Style: Mysterious electronica meets free jazz; compare to Radiohead, Flying Lotus, Bibio
Top tracks: "Let Go," "All the Right Things," "Flickers"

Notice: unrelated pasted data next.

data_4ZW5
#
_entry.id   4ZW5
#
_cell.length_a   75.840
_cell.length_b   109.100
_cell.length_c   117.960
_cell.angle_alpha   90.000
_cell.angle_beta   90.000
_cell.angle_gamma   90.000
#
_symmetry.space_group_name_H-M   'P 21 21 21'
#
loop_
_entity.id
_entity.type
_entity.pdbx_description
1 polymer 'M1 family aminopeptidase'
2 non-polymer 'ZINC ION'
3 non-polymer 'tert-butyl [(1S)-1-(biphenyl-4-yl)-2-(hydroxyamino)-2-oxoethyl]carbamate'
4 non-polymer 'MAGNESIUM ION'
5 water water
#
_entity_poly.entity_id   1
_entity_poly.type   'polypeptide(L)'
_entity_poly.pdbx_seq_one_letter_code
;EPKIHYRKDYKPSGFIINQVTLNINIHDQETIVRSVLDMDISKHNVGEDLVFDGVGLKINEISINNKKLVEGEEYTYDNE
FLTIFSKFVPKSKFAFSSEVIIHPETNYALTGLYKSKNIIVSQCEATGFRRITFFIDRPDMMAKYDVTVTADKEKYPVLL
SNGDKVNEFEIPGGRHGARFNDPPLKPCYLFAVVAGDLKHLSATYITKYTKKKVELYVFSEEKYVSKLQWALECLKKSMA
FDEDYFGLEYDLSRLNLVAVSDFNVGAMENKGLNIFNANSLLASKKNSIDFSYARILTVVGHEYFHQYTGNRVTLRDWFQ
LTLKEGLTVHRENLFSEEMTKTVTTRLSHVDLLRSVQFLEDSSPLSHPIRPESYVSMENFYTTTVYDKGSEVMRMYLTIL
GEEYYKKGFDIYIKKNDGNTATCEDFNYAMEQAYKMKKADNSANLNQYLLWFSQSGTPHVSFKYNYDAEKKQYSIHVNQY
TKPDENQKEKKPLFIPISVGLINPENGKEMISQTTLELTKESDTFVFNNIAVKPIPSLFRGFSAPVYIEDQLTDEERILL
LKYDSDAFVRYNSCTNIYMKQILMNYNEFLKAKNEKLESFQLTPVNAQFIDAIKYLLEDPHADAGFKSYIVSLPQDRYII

In response to a creative challenge issued by NPR, Ryan Lott wrote and recorded his second Son Lux album in just 28 days—but listening to the thing, you'd never know he did the whole thing under the gun. Its structures are even more complex than those on his mesmerizing debut, and the range of influence is expanded to include electronics, modern classical, and even free jazz. The slapdash recording sessions yield a warmer, more spontaneous sound, but the songs themselves are still like riddlesome, tightly-constructed mantras. "All the Right Things" acknowledges doubt but asks for "a tale … I can hold in my hands when I pray." "Leave the Riches" invites holy devastation, and the suite of "Chase," "Claws," and "Let Go" could be about two lovers, a believer wrestling with worldly temptations, or even the Divine in pursuit of his beloved.1